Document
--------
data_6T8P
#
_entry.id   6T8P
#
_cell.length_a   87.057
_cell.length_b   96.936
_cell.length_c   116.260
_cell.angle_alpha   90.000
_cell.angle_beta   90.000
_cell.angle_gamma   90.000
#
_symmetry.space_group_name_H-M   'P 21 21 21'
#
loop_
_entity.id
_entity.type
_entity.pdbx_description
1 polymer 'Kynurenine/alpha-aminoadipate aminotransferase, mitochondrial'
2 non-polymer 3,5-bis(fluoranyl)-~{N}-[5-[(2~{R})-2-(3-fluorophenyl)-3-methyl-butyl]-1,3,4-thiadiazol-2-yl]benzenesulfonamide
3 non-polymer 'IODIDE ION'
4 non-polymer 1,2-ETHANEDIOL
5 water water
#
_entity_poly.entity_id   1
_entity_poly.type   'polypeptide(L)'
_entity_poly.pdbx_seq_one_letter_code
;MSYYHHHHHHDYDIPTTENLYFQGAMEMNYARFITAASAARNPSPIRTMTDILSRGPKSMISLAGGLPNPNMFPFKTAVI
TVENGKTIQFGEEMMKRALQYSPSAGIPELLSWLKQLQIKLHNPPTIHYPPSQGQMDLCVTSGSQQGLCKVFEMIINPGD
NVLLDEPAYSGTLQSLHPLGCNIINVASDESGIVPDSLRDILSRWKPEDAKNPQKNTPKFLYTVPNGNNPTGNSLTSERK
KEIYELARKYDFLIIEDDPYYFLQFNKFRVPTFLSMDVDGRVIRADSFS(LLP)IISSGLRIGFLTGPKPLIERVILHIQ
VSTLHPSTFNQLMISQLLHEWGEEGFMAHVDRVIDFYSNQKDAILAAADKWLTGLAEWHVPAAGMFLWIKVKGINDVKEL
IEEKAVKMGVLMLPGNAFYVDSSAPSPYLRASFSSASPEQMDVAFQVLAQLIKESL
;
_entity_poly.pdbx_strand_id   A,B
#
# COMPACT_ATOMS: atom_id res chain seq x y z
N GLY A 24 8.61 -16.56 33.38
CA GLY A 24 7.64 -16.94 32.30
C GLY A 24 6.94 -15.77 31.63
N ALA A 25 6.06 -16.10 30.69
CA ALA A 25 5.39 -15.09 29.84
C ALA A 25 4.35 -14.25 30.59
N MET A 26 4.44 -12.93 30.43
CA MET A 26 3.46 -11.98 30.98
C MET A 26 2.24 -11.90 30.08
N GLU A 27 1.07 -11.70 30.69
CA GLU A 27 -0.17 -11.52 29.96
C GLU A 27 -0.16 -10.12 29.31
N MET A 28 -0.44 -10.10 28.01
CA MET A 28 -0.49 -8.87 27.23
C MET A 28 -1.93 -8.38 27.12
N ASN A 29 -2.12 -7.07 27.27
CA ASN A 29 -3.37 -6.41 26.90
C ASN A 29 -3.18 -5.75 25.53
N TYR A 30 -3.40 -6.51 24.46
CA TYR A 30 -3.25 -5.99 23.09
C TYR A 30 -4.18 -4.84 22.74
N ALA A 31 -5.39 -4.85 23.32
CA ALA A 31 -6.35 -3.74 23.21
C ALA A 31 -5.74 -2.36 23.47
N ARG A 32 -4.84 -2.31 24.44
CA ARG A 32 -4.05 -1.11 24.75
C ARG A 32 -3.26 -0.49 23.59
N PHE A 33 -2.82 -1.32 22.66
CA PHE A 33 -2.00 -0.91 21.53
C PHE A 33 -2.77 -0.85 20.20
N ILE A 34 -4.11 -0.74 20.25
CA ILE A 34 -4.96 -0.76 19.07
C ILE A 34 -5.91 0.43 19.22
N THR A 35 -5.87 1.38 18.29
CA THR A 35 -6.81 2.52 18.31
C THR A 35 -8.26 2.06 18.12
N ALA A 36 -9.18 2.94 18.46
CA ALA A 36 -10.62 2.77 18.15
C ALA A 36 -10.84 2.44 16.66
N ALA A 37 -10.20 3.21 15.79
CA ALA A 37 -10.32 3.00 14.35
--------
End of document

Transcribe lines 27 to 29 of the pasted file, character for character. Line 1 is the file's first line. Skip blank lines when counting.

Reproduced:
;MSYYHHHHHHDYDIPTTENLYFQGAMEMNYARFITAASAARNPSPIRTMTDILSRGPKSMISLAGGLPNPNMFPFKTAVI
TVENGKTIQFGEEMMKRALQYSPSAGIPELLSWLKQLQIKLHNPPTIHYPPSQGQMDLCVTSGSQQGLCKVFEMIINPGD
NVLLDEPAYSGTLQSLHPLGCNIINVASDESGIVPDSLRDILSRWKPEDAKNPQKNTPKFLYTVPNGNNPTGNSLTSERK